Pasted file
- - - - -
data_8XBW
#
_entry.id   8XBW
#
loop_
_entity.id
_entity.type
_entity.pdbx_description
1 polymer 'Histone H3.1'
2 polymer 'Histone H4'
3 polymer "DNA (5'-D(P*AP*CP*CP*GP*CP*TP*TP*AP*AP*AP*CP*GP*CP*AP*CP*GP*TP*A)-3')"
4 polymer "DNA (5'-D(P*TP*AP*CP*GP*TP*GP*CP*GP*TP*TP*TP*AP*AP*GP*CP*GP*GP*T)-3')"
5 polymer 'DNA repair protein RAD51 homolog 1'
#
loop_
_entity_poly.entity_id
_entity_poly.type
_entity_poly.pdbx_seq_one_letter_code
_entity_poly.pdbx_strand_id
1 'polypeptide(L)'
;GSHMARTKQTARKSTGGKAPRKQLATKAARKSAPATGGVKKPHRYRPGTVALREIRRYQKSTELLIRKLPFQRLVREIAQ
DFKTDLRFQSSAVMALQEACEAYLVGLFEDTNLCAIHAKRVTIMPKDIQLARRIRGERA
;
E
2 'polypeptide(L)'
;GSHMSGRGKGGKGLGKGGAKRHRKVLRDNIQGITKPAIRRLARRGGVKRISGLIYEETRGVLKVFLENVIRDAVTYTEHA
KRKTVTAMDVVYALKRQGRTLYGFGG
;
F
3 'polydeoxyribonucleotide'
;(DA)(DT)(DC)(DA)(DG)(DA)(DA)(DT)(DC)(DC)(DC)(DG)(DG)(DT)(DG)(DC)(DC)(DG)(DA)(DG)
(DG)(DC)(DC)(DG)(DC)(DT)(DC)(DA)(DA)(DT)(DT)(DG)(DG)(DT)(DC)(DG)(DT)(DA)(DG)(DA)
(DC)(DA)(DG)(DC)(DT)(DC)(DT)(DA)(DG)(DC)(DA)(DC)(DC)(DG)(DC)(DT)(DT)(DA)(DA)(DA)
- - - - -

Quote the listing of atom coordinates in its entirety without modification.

data_8XBW
#
_entry.id   8XBW
#
loop_
_entity.id
_entity.type
_entity.pdbx_description
1 polymer 'Histone H3.1'
2 polymer 'Histone H4'
3 polymer "DNA (5'-D(P*AP*CP*CP*GP*CP*TP*TP*AP*AP*AP*CP*GP*CP*AP*CP*GP*TP*A)-3')"
4 polymer "DNA (5'-D(P*TP*AP*CP*GP*TP*GP*CP*GP*TP*TP*TP*AP*AP*GP*CP*GP*GP*T)-3')"
5 polymer 'DNA repair protein RAD51 homolog 1'
#
loop_
_entity_poly.entity_id
_entity_poly.type
_entity_poly.pdbx_seq_one_letter_code
_entity_poly.pdbx_strand_id
1 'polypeptide(L)'
;GSHMARTKQTARKSTGGKAPRKQLATKAARKSAPATGGVKKPHRYRPGTVALREIRRYQKSTELLIRKLPFQRLVREIAQ
DFKTDLRFQSSAVMALQEACEAYLVGLFEDTNLCAIHAKRVTIMPKDIQLARRIRGERA
;
E
2 'polypeptide(L)'
;GSHMSGRGKGGKGLGKGGAKRHRKVLRDNIQGITKPAIRRLARRGGVKRISGLIYEETRGVLKVFLENVIRDAVTYTEHA
KRKTVTAMDVVYALKRQGRTLYGFGG
;
F
3 'polydeoxyribonucleotide'
;(DA)(DT)(DC)(DA)(DG)(DA)(DA)(DT)(DC)(DC)(DC)(DG)(DG)(DT)(DG)(DC)(DC)(DG)(DA)(DG)
(DG)(DC)(DC)(DG)(DC)(DT)(DC)(DA)(DA)(DT)(DT)(DG)(DG)(DT)(DC)(DG)(DT)(DA)(DG)(DA)
(DC)(DA)(DG)(DC)(DT)(DC)(DT)(DA)(DG)(DC)(DA)(DC)(DC)(DG)(DC)(DT)(DT)(DA)(DA)(DA)